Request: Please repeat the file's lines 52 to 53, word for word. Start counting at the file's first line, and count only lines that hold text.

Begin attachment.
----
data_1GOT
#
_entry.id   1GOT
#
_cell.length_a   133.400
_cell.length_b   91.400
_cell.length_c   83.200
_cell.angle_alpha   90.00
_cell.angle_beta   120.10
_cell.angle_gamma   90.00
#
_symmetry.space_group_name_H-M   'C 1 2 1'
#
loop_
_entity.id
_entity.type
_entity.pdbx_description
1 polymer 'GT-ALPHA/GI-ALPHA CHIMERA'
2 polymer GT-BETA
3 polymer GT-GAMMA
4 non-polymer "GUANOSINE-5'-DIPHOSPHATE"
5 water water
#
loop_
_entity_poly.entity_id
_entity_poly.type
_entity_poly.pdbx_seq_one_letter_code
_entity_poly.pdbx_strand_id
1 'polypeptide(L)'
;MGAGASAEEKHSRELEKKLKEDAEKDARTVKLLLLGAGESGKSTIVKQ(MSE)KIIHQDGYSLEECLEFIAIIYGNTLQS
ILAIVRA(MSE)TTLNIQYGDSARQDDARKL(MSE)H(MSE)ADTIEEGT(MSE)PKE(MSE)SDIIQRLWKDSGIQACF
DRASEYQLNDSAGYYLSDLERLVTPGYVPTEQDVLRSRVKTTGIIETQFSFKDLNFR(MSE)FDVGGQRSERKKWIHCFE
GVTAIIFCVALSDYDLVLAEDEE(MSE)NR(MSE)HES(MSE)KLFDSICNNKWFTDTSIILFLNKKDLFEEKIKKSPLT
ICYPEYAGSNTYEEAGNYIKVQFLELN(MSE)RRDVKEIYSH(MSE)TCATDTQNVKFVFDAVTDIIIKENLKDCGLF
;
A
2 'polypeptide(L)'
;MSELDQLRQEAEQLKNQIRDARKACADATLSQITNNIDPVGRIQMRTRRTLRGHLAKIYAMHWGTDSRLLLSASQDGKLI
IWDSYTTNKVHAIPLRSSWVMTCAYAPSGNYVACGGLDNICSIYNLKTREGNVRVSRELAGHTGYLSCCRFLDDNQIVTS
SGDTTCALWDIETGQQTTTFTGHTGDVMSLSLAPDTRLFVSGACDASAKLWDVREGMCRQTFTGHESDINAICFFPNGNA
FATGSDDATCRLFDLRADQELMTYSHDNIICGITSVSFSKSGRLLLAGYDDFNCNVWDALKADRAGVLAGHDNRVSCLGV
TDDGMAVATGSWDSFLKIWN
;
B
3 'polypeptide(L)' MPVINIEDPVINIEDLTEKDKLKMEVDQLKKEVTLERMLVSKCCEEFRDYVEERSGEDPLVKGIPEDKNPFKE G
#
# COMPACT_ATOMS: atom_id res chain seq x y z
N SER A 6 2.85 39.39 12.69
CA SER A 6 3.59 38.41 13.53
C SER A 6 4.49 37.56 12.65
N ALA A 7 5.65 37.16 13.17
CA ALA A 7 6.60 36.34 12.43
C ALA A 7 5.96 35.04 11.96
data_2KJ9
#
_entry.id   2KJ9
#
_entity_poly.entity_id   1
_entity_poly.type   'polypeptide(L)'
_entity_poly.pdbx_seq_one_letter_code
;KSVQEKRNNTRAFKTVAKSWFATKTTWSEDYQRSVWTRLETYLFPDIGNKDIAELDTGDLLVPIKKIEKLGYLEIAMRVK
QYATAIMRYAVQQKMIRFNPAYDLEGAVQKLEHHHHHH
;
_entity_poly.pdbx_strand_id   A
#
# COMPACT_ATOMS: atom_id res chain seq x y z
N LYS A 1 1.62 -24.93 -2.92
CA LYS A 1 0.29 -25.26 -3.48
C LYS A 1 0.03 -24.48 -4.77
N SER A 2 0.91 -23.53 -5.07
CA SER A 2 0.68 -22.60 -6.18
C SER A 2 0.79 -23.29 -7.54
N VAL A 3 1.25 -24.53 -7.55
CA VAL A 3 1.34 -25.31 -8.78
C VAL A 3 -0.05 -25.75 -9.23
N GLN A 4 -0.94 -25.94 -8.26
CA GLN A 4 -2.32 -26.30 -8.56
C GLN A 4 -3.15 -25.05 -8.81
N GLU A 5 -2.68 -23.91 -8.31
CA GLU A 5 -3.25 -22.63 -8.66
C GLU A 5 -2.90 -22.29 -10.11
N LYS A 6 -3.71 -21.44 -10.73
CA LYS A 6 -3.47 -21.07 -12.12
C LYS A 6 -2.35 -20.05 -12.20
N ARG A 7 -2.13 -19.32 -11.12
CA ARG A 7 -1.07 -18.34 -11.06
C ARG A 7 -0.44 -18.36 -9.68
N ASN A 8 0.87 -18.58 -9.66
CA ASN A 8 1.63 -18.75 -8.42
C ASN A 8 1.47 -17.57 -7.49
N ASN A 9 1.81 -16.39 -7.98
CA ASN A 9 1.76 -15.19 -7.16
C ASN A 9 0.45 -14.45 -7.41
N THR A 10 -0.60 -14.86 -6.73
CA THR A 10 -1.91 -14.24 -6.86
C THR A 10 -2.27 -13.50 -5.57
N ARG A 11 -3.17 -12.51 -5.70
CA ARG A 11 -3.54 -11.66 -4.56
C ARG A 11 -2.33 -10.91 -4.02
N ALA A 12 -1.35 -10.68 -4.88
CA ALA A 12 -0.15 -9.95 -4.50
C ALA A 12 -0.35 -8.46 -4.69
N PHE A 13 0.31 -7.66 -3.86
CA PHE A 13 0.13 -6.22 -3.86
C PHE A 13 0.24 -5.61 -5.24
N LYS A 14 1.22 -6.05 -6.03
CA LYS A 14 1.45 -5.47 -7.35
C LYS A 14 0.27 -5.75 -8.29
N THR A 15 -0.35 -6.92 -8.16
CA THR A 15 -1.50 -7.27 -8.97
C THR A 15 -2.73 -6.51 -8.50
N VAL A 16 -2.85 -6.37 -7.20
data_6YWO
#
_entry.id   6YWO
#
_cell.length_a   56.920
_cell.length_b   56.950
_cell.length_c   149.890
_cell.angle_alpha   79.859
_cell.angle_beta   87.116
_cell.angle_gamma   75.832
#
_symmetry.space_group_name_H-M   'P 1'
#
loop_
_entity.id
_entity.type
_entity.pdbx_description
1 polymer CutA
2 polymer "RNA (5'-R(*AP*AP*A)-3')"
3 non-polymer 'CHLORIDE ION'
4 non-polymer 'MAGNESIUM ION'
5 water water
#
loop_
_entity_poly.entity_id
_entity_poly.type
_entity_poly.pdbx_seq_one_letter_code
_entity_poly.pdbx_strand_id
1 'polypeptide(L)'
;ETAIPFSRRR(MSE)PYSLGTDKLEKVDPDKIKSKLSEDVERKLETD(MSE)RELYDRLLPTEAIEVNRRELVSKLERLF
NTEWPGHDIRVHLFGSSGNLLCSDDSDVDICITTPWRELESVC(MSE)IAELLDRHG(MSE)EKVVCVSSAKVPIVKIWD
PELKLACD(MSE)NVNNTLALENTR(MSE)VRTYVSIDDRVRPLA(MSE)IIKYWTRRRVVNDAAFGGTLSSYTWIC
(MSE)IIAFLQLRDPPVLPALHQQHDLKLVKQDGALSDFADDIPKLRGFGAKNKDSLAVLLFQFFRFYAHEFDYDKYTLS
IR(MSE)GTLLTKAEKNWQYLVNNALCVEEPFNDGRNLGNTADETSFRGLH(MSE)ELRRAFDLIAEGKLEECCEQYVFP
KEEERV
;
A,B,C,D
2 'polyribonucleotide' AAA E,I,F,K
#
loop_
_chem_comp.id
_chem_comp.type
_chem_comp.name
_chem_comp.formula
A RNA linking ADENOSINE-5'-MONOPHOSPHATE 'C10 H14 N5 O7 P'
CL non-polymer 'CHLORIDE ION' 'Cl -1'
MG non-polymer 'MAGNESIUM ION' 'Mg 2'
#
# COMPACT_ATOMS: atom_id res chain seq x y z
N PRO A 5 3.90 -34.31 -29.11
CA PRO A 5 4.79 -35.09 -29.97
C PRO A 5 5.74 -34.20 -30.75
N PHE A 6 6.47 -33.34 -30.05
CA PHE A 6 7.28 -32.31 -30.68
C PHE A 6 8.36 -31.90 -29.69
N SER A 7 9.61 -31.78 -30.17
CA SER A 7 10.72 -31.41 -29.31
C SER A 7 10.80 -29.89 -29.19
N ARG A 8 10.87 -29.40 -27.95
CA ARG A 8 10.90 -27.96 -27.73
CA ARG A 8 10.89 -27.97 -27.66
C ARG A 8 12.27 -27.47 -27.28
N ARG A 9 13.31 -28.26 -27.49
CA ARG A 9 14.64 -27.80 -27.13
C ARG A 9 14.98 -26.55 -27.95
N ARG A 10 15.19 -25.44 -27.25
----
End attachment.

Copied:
CA ALA A 7 6.60 36.34 12.43
C ALA A 7 5.96 35.04 11.96